Friday, April 15, 2022

Jim Lee, Artist, Teacher and Chef

Jim Lee was born on November 24, 1914, in Chikhan, Kaiping, China. Lee’s birth date is from the Social Security Death Index and birthplace in his book, Jim Lee’s Chinese Cookbook

The 1930 U.S. Federal Census said Lee was the oldest of seven children (five boys and two girls) born to Gow S. Lee and “Quony Lee”. Lee’s father, a laundryman, was born in Idaho. According to the census, Lee, his mother and two brothers emigrated to the U.S. in 1924. The Lee family resided in Detroit, Michigan at 3711 Second Blvd. 

Lee studied art at Cass Technical High School and graduated in 1933. 

The Triangle 1933 Yearbook

In 1933 Lee won a Scholastic magazine award, third prize for jewelry.

Who Was Who in American Art (1985) said Lee studied at the Arts and Crafts School in Detroit and was a member of the Scarab Club. 

American Art Annual, Volume 32 (1935) reported the annual exhibition of work by Michigan artists at the Detroit Institute of Arts. The Walter Piper figure prize of fifty dollars was awarded to Lee. 

The Bulletin of the Detroit Institute of Arts, February 1936, said the Walter Piper Prize went to Jim Lee for his painting Sleeping Girl

The American Year Book (1937) had this entry: 
Detroit.—Detroit’s Twenty-Fifth Annual sculpture awards included a first cash prize to Harry Bethke; a second cash prize to Jim Lee; and the Scarab Club’s gold medal was presented to Jay Boorsma. 
Art Digest, December 1, 1938, said Lee won the Walter Piper Prize again for his painting Two Sisters

According to Who Was Who, Lee exhibited at Detroit Institute of Arts, 1935 and 1938; Kansas City Art Institute; Toledo Museum of Art; Art Institute of Chicago, 1938; Pennsylvania Academy of the Fine Arts, 1938 and 1939. 

The 1940 census recorded the Lee family of eight in Detroit at 1836 Sycamore Street. Lee was an artist working on a WPA art project. He had completed four years of high school and never attended college.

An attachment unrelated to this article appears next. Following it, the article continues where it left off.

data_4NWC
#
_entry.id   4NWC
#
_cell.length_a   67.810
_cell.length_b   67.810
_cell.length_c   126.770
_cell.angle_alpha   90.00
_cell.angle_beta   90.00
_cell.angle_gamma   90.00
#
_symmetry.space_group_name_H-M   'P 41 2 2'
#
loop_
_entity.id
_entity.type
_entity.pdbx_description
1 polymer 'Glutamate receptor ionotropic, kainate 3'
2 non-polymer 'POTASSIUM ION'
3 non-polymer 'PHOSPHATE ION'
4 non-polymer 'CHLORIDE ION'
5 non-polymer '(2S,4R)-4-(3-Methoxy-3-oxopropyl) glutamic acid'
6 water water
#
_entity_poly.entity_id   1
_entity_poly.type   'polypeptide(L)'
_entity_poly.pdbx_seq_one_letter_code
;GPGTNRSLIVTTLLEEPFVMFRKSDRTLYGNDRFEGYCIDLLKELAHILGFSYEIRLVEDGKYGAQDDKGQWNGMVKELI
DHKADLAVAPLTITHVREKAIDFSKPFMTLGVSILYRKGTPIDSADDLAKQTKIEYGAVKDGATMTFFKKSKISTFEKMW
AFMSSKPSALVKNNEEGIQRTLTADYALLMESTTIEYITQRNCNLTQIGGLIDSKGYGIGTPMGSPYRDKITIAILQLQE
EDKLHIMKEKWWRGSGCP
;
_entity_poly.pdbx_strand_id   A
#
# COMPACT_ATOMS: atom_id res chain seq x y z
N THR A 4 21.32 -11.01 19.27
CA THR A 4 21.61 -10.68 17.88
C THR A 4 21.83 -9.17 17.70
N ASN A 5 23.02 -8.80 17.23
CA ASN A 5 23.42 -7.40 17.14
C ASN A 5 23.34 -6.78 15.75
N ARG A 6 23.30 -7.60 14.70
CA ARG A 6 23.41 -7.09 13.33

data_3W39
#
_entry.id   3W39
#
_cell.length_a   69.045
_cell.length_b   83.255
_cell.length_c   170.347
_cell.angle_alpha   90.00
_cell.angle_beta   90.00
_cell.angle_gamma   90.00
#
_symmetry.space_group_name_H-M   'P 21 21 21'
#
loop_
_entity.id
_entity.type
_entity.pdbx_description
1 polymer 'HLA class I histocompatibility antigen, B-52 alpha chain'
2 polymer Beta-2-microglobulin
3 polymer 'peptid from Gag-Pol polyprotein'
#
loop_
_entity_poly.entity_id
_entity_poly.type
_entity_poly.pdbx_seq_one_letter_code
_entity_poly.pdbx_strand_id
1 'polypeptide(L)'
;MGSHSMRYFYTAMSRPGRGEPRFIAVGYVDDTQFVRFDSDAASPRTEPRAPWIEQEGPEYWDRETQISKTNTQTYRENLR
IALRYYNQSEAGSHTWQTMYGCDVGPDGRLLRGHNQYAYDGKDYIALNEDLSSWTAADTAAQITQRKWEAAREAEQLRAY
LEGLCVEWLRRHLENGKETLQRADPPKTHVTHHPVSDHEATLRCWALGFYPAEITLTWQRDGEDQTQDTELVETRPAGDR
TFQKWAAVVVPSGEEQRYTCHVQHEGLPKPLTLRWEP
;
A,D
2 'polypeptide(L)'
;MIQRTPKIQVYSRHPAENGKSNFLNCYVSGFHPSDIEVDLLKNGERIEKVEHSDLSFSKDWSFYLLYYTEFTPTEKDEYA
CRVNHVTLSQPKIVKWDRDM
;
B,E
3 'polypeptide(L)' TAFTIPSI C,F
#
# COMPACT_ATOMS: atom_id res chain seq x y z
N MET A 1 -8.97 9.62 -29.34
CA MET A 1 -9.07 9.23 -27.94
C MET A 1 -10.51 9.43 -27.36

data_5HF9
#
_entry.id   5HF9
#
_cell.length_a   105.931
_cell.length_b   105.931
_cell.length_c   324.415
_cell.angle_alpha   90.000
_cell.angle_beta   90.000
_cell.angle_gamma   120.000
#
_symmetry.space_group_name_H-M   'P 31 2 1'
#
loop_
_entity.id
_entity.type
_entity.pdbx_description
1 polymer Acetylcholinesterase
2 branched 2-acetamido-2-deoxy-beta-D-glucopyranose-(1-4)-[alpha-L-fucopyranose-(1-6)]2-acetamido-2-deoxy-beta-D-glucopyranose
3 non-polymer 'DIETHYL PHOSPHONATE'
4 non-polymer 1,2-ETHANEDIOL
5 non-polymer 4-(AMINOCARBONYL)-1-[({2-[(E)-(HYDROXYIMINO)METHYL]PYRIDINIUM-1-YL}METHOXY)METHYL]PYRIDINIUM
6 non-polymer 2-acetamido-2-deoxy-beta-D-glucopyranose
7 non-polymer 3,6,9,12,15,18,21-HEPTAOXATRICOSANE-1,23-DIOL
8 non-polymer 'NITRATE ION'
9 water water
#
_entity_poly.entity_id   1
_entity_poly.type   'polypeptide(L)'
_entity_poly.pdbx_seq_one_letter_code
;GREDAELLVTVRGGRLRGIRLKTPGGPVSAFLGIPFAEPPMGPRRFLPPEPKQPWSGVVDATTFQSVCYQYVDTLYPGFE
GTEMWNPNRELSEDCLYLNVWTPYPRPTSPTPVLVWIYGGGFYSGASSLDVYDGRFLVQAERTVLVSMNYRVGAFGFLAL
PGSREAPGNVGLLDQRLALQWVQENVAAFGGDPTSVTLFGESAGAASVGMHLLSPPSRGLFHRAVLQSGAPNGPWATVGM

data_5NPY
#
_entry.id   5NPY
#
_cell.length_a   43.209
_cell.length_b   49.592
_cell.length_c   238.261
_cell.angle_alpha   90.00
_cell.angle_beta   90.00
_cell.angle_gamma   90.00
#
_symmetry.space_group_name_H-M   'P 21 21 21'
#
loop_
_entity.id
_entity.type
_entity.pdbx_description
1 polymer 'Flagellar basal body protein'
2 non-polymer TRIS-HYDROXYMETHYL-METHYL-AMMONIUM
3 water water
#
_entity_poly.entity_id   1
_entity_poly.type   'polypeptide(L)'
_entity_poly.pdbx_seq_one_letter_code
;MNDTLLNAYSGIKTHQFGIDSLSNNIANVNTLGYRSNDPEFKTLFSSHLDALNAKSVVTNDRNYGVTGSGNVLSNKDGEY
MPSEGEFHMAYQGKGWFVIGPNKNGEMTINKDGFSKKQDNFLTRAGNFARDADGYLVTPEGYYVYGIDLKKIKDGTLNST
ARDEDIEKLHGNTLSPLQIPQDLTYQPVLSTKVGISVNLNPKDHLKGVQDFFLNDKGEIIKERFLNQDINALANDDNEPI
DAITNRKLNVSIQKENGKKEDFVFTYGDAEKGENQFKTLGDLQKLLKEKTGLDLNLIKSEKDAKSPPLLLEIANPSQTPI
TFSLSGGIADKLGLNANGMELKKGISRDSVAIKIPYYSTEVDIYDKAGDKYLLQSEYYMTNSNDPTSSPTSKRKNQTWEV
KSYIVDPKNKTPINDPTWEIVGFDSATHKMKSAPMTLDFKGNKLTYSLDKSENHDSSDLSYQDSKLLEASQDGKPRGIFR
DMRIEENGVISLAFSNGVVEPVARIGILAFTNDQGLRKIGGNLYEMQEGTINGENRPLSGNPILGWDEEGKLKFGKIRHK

Sometime after the census Lee moved to New York City where he worked as an artist and freelance and commercial artist. For the book, Christian Voices in China (1948), Lee designed the cover and interior illustrations. 

On November 10, 1942, artist Lee and commercial artist Isabella Brownlie obtained a marriage license in Brooklyn. They were rooming at the St. George Hotel in Brooklyn. Two days later they were married at the Municipal Building in Manhattan. 

At some point the couple moved from Brooklyn to Manhattan. The New York Times, May 11, 1965, told the story of the Lees building a new home in a former matzo factory on Pitt Street in the Lower East Side. (The 1957 Manhattan city directory listed Lee’s address as 65 Pitt Street.) The Lees, Edward Lawrence, a school teacher, and his wife bought the three-story building for nine-thousand dollars in 1953. They did all the renovations and finished in early 1960. The Lees lived on the top floor and the Lawrences below them. The first floor and basement were shared spaces. (In 1945 Lawrence and Elizabeth Burger, both Detroit natives, married in New York City. He passed away in 2005.)

In 1960 Lee became a New York City public school teacher. Craig Claiborne, in The New York Times, July 22, 1965, said Lee taught at Junior High School 65. Lee’s wife would teach at New York University. Both of them were ceramicists. Also, Lee was a portrait painter and muralist. Claiborne’s article described Lee’s house and kitchen. He explained how Lee started cooking and featured three of Lee’s recipes: puffed shrimp, foh opp (Chinese roast duck) and bok sui ngui (poached sea bass, Chinese style). 

Lee in photograph number nine. The Bulletin, June 1967, yearbook
of Charles Sumner Junior High School aka Junior High School 65

In Chinese-American Times, April 7, 1966, page one, column one, Lee compared Chinese and American schools. 

Harper & Row published Jim Lee’s Chinese Cookbook in 1968. The illustrations were by Lee’s wife and the dust jacket design by Jeanyee Wong

Atlantic Monthly, December 1968

Lee and his book were mentioned in the Chinese-American Times, January 1, 1969, on page four, column one. Lee was invited to speak about and teach Chinese cooking.

Herald Statesman (Yonkers,
New York),September 30, 1974

The New York Times, September 6, 1975, said Lee was one of five cooking instructors at the China Institute in America. 

The New York University Education Quarterly, Winter 1976, published Lee’s article “When the Sojourner Remains”. 

Lee passed away on May 30, 1994, in New York, New York. 

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